Happy Monday to you. This is a day unlike any other. It is full of hope and rich blessing just for you. And when it is gone, it will never come again. Spend it well, for spend it you will. Take this moment to draw near to the God who knows you and who loves you.
PRAYER: (from the Lectionary)
Almighty and everlasting God, you govern all things both in heaven and on earth: Mercifully hear the supplications of your people, and in our time grant us your peace; through Jesus Christ our Lord, AMEN.
Three of this week’s four Scriptures mention prophets and prophecy. Three point out that our Father-God has known us, chosen us, nurtured us and strengthened us from before we were ever born. And one reveals the centrality of love to what we are called to do in this short space we call life.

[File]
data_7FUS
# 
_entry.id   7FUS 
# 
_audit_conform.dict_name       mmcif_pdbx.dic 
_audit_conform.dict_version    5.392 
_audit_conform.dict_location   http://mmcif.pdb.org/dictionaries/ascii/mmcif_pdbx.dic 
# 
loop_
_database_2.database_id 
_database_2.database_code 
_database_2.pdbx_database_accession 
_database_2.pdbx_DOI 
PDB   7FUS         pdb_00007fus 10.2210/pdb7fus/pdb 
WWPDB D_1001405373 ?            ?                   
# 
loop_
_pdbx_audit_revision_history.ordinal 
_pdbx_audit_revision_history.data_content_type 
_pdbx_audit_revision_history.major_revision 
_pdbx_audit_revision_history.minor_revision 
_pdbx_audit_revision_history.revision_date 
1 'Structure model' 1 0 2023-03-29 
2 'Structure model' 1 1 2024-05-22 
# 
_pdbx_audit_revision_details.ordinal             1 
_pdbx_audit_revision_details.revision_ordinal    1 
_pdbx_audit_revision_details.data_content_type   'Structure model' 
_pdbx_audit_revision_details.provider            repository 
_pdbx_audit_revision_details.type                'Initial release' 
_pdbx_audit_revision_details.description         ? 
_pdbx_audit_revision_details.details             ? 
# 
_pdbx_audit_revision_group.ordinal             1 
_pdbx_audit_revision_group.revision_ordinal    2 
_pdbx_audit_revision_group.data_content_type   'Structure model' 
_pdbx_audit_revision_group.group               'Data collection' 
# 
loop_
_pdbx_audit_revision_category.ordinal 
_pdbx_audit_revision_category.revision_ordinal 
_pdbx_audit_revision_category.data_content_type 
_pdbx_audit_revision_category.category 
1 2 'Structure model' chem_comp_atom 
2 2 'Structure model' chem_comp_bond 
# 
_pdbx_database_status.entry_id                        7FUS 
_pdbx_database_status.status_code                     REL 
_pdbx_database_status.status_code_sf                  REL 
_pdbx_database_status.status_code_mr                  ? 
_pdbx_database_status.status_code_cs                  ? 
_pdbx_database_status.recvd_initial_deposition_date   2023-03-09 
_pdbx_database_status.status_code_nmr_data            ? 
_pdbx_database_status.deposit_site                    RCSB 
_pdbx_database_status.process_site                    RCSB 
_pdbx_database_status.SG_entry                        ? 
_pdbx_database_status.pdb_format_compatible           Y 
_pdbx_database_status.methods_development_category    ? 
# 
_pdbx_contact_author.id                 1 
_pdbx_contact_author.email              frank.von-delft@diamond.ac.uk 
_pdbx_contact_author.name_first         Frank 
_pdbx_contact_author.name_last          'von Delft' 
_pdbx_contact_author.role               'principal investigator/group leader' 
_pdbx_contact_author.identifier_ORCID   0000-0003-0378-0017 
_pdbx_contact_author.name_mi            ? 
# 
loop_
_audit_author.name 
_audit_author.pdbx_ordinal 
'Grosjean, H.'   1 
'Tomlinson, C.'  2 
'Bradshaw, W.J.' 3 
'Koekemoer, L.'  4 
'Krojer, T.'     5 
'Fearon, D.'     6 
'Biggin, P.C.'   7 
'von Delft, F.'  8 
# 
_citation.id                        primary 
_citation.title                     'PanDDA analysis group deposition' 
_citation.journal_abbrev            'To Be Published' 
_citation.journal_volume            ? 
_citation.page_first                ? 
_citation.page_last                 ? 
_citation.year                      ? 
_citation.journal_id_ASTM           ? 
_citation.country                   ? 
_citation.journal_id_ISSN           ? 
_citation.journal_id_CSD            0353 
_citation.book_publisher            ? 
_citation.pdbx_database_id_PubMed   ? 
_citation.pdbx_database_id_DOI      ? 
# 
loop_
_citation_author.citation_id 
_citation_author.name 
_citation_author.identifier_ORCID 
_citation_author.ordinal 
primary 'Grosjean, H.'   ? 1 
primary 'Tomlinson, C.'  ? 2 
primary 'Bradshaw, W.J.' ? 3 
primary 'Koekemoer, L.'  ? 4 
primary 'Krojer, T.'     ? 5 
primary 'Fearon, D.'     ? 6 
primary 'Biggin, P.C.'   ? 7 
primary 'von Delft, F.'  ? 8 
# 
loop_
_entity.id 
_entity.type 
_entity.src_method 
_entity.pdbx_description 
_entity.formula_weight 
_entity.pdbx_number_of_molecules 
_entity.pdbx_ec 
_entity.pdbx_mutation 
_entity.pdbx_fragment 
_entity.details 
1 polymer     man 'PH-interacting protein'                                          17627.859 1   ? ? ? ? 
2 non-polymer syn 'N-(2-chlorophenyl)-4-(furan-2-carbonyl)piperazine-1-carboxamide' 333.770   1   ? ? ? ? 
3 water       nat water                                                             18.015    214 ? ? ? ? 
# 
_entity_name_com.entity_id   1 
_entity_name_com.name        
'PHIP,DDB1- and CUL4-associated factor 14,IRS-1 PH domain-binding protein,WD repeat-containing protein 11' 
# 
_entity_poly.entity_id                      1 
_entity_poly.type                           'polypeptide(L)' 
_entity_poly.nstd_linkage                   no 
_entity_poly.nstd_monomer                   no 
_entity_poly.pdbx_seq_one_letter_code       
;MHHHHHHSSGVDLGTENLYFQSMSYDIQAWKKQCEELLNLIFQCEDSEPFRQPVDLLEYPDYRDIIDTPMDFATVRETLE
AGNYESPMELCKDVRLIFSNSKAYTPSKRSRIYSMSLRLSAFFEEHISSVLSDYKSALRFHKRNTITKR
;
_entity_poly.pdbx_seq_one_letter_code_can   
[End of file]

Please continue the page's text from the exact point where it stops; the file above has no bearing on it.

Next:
Together they form a continuum of when, how, by whom, and why we are called to ministry and service.
“The goals of American Christianity are often a nice marriage, children who don’t swear, and good church attendance.” —Francis Chan
“This may rock your theology, but people do not go to hell because of sin. People go to hell because of unbelief.” —Brady Boyd, New Life Church, Colorado Springs
PRAYER FOCUS: Being Known and Loved
God sent prophets like Jeremiah to speak truth to a world that was hard of hearing. Whether by sin or by stubbornness, God’s people had stopped listening. They had stopped loving Him. The prophets were God’s messengers. They called the people back to the God who had chosen and blessed them, back to the God who loved them and whom they had abandoned.